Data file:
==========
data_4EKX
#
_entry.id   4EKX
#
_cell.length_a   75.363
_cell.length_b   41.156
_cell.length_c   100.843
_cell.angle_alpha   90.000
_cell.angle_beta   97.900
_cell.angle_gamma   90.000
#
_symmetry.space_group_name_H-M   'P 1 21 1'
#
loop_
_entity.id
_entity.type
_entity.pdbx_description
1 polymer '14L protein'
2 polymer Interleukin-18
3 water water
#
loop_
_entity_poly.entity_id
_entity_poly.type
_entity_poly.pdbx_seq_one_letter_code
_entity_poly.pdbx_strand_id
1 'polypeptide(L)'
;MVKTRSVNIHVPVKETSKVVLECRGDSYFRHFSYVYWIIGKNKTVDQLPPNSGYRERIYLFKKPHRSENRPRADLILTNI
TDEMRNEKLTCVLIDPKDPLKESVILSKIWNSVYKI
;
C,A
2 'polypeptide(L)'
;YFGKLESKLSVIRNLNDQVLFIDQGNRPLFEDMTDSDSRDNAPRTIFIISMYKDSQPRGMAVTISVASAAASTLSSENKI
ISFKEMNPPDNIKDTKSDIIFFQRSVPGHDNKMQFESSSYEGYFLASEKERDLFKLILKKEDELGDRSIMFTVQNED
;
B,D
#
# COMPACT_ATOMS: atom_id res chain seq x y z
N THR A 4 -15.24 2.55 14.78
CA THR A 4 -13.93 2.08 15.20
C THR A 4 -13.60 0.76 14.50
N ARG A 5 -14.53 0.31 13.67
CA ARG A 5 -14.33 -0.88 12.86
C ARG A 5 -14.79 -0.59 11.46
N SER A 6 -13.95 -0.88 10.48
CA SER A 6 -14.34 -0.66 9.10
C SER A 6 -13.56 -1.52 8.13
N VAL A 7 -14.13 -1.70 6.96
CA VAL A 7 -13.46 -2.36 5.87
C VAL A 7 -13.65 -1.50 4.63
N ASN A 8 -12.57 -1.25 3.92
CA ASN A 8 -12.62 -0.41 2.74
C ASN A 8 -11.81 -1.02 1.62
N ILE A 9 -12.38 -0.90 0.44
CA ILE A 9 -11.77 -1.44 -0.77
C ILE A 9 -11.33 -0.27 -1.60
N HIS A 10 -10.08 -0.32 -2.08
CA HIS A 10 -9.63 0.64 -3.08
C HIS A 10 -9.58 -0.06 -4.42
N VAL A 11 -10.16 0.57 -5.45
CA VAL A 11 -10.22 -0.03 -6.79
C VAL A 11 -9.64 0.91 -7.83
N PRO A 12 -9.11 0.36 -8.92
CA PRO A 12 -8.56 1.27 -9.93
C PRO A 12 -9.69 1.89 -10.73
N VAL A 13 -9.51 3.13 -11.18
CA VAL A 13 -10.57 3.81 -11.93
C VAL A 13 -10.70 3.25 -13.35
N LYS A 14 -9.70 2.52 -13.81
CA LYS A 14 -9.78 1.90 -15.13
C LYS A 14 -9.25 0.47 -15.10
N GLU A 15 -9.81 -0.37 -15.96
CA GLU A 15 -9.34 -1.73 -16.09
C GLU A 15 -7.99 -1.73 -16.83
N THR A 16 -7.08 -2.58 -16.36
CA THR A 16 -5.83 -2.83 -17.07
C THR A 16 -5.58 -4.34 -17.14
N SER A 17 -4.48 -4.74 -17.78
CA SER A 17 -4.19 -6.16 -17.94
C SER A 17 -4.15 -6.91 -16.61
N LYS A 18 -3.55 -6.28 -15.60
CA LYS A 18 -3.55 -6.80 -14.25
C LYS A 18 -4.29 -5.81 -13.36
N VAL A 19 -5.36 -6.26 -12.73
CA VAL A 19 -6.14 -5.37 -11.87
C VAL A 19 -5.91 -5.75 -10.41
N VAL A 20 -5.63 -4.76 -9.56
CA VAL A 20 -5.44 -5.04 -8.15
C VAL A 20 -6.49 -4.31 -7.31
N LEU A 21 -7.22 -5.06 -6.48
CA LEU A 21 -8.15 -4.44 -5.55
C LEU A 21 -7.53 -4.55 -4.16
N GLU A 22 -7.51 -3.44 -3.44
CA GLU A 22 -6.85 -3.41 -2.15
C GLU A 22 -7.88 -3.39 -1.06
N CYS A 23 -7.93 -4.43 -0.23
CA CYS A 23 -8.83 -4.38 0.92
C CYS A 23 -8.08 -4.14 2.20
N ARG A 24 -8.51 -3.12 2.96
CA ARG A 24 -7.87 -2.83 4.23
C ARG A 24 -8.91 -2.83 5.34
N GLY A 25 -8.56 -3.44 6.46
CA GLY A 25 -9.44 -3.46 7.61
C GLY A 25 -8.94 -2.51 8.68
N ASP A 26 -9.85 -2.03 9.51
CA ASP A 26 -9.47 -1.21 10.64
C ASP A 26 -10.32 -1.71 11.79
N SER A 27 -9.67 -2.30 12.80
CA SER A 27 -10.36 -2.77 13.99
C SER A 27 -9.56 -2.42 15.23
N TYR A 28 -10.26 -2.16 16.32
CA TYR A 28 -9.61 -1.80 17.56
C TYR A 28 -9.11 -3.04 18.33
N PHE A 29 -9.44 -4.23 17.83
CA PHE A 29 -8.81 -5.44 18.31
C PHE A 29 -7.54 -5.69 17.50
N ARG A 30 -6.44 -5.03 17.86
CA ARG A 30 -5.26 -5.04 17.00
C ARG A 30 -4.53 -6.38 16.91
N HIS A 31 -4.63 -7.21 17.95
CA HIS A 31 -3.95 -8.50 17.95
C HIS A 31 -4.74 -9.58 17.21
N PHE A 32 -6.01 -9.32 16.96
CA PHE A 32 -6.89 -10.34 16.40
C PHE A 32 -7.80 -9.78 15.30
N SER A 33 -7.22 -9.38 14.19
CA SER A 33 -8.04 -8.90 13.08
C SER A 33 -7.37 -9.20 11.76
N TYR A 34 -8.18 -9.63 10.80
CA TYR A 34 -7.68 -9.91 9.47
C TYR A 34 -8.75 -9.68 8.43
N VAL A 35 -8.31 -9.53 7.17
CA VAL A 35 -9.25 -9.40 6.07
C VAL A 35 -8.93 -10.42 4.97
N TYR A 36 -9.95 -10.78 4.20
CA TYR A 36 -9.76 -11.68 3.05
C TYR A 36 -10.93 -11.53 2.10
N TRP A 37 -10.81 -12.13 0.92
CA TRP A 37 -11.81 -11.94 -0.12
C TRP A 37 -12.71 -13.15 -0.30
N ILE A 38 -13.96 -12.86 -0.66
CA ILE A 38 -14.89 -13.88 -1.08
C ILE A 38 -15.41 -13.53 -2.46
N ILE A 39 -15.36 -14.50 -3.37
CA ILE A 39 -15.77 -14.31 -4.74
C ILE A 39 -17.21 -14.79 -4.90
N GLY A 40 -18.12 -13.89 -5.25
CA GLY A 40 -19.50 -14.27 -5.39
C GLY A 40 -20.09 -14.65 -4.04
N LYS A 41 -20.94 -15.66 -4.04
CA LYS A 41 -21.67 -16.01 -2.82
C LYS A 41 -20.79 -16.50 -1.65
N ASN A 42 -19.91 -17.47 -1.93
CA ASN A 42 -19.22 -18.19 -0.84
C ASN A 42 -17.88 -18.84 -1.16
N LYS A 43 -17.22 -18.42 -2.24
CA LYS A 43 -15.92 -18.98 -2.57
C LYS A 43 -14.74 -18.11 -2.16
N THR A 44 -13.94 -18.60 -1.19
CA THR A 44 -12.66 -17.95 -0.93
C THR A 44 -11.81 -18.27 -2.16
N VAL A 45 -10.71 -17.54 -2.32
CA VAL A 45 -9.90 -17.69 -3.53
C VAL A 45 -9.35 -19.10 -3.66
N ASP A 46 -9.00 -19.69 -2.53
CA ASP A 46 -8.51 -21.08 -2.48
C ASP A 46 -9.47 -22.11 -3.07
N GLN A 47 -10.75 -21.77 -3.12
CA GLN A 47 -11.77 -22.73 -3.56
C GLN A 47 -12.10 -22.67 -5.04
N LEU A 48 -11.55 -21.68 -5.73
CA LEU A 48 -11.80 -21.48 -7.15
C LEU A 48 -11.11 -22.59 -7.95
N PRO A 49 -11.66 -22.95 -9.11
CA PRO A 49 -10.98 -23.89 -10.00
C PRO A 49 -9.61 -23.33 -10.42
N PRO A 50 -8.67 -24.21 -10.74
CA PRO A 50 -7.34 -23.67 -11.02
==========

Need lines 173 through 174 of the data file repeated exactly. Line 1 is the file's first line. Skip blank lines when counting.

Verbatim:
C LEU A 48 -11.11 -22.59 -7.95
N PRO A 49 -11.66 -22.95 -9.11